(redirected from American redstart)
Also found in: Dictionary, Thesaurus, Wikipedia.


common name for an Old World thrush of the genus Phoenicurus, family Turdidae. A small, slender-legged songbird, it is found in woodlands, parks, and heaths. The European redstart, P. phoenicurus, also known as the firetail, breeds as far north as Scotland but winters in Africa. It is red-tailed and black-throated, with a bay-colored breast and ash-blue back and cap. It is a solitary bird and is highly aggressive during its breeding season. The Japanese P. aurorea is the easternmost representative of the genus. Redstarts build crude, cup-shaped nests either near the ground or in the hole of a tree or building. They lay from five to seven greenish-blue, faintly red-spotted eggs per clutch. The common name redstart is also used for several species of small New World wood-warblers, family Parulidae, in the genera Stetophaga and Myioborus. These are aerial insect catchers with wide, flat bills surrounded by stiff whiskerlike bristles called vibrissae. Like the Old World redstarts, to which they are not related, they are songbirds. The North American redstart (S. ruticillia) breeds in the temperate United States and Canada but winters in N South America. It is glossy black with a white breast and has orange wings, tail, and side patches. In females, gray and yellow replace black and orange. In the painted redstart (S. picta) of Central America, both sexes are equally brightly colored, red where its North American cousin is white, and white where the cousin is orange. There are also approximately ten species of redstarts in the tropical genus Myiobarus. The New World redstarts inhabit deciduous forest areas, preferably near water. Their eggs, from three to five per clutch in the northern species and from two to four per clutch in the tropical species, are grayish-white with variously colored spots and speckles. Redstarts are classified in the phylum ChordataChordata
, phylum of animals having a notochord, or dorsal stiffening rod, as the chief internal skeletal support at some stage of their development. Most chordates are vertebrates (animals with backbones), but the phylum also includes some small marine invertebrate animals.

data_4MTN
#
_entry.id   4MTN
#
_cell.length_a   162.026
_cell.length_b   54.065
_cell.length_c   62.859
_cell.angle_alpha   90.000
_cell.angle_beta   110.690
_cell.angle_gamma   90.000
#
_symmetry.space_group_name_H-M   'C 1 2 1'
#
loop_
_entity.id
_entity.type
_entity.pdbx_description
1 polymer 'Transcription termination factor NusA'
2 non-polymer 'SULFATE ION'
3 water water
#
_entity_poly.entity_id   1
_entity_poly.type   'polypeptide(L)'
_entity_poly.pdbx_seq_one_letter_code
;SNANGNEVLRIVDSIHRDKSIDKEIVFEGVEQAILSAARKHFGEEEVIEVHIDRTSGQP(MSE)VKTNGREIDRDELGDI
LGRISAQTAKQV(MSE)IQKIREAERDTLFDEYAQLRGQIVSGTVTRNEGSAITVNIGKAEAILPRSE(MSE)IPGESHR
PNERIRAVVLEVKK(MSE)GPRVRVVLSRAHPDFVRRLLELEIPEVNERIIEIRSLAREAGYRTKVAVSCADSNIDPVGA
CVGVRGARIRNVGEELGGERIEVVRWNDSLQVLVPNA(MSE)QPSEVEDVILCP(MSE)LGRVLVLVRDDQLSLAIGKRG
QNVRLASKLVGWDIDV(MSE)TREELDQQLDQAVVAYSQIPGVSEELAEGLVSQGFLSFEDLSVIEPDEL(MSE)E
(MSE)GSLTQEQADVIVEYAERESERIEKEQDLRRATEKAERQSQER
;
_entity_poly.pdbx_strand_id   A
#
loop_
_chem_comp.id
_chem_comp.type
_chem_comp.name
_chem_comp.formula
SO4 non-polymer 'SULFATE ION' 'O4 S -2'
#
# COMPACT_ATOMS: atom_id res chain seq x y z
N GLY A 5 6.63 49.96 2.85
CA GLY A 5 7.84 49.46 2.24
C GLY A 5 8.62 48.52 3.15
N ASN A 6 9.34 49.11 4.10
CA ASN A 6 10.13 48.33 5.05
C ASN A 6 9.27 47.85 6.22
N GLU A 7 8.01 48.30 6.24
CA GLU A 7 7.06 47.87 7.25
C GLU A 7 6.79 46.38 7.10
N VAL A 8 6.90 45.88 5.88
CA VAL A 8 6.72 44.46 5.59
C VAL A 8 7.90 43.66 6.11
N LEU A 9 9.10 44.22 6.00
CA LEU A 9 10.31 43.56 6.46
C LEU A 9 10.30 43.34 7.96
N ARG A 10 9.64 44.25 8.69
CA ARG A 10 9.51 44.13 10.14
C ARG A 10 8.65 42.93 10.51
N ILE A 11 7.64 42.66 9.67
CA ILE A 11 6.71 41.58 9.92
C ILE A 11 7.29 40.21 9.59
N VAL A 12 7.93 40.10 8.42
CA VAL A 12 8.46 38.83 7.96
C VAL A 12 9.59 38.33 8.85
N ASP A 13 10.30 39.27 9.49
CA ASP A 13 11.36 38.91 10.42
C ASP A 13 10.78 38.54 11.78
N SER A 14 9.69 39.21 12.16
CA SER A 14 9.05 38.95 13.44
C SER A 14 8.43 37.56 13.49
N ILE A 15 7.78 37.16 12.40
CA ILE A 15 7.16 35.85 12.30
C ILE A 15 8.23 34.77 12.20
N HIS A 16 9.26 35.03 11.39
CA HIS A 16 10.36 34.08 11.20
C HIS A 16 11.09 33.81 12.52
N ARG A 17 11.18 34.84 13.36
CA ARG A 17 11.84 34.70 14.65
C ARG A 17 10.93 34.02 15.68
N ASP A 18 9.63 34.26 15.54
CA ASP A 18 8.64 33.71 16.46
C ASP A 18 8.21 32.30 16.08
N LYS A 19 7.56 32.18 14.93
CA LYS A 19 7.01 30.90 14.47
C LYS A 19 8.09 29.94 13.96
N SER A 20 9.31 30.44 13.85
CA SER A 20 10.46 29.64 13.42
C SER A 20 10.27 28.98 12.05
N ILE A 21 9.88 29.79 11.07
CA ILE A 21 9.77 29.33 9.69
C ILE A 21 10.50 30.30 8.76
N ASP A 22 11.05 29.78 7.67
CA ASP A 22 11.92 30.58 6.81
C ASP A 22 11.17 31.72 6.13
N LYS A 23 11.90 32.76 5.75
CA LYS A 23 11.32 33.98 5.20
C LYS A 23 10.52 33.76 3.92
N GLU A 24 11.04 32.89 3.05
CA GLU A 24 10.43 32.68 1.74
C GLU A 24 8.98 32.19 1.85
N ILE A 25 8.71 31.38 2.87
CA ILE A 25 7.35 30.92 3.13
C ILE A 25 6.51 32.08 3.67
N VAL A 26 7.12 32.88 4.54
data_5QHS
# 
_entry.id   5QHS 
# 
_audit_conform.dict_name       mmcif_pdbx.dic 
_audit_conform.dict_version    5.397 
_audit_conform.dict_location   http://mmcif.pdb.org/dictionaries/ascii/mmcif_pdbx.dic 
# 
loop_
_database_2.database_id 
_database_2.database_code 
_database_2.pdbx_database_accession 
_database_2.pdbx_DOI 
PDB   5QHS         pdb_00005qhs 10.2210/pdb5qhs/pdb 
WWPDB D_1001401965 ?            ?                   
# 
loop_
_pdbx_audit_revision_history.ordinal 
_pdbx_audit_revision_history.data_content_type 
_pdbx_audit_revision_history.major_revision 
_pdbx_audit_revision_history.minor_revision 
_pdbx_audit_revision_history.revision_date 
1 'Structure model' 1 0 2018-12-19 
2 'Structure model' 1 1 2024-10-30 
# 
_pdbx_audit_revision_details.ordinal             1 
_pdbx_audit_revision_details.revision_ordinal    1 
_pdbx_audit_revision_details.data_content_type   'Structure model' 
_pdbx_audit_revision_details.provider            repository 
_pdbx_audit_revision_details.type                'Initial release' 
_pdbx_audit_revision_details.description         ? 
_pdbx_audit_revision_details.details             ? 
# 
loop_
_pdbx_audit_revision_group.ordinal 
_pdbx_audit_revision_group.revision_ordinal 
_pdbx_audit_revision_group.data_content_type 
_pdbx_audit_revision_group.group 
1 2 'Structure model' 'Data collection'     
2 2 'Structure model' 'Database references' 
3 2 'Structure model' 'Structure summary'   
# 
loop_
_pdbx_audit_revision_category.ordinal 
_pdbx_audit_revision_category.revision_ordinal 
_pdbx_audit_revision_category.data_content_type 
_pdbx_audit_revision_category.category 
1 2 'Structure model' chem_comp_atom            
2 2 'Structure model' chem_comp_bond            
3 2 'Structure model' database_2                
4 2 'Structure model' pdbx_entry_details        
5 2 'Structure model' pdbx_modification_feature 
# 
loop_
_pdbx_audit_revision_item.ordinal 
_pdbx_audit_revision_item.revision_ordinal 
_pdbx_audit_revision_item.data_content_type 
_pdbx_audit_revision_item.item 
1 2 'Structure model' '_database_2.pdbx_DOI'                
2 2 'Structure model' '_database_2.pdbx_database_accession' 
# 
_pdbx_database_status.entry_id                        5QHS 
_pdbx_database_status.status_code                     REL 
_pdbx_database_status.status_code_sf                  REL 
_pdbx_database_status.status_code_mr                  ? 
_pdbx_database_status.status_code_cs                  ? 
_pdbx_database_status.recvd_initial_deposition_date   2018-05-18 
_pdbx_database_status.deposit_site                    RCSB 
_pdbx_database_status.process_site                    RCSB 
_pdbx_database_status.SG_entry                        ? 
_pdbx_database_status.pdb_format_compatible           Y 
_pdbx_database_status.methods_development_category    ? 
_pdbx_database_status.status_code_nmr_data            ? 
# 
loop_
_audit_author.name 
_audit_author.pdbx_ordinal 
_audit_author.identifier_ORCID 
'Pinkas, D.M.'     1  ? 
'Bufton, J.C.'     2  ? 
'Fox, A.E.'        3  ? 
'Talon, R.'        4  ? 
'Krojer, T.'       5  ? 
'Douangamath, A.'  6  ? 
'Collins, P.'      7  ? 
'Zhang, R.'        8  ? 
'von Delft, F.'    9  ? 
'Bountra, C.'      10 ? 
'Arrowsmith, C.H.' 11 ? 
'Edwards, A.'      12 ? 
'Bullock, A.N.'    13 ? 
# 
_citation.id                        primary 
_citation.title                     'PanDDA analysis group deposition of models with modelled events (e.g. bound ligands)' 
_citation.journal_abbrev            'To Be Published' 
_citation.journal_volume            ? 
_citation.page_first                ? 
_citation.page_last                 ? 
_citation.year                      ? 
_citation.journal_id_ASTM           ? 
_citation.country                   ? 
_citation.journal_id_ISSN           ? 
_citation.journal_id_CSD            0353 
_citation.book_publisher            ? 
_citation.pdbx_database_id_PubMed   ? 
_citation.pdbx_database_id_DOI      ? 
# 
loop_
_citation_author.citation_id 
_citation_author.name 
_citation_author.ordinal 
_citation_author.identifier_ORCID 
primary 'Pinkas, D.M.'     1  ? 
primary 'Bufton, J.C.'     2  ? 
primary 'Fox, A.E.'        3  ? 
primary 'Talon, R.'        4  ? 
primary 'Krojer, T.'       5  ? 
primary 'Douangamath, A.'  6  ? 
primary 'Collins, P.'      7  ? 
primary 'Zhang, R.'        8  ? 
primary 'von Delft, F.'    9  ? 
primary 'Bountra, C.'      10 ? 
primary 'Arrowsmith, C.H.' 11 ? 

..... Click the link for more information.
, subphylum Vertebrata, class Aves, order Passeriformes, families Turdidae and Parulidae.


1. any European songbird of the genus Phoenicurus, esp P. phoenicurus, in which the male has a black throat, orange-brown tail and breast, and grey back: family Muscicapidae (thrushes, etc.)
2. any North American warbler of the genus Setophaga, esp S. ruticilla
References in periodicals archive ?
Niche breadth appeared slightly greater in the cold years, 2011 and 2013, than the warm years, 2010 and 2012, for Baltimore Oriole and Warbling Vireo but not for American Redstart (Table 10).
A) American Redstart (2010, n = 78; 2011, n = 90; 2012, n = 51; 2013, n = 55).
Neighboring American Redstarts tend to converge on a single first-category song for the breeding season (Lemon and others 1975).
Delayed plumage maturation and the presumed prealternate molt in American Redstarts.
In Jamaica, American Redstarts and Black-throated Blue Warblers defend small areas using stereotyped postures and vocalizations, reside on the same area throughout the winter, return to the same site in subsequent years, and respond aggressively to playbacks of vocalizations comprised of mixed song and chip call notes; individuals tend to be relatively evenly dispersed within habitats (Holmes et al.
1987, Stutchbury 1994), and in American Redstarts in Jamaica (Marra et al.
But while there have been many changes, the coastal lowlands of eastern Long Island still provide a variety of habitats suitable for nesting American redstart, common yellow-throat, ovenbird, black-and-white, pine, prairie, blue-winged, chestnut-sided and yellow warblers.
This is about as close as you can get to the forest primeval in New England," says Richard Holmes, leading the way to a birch sapling where a female American redstart sits tight on her nest several feet above our heads.
Even after years of study, the American redstart and black-throated blue warbler still have secrets to tell.
Because American redstarts return to the same site to breed each year, arriving later may make it harder for them remain to remain in synch with their breeding cycle," Studds said.
Each year in early May, American redstarts begin to stake out their breeding territories in the dense green forests of northern New Hampshire.
Sherry of Tulane University in New Orleans studied a population of American redstarts (Setophaga ruticilla) that summer in New Hampshire's White Mountains and winter in Jamaica.

Full browser ?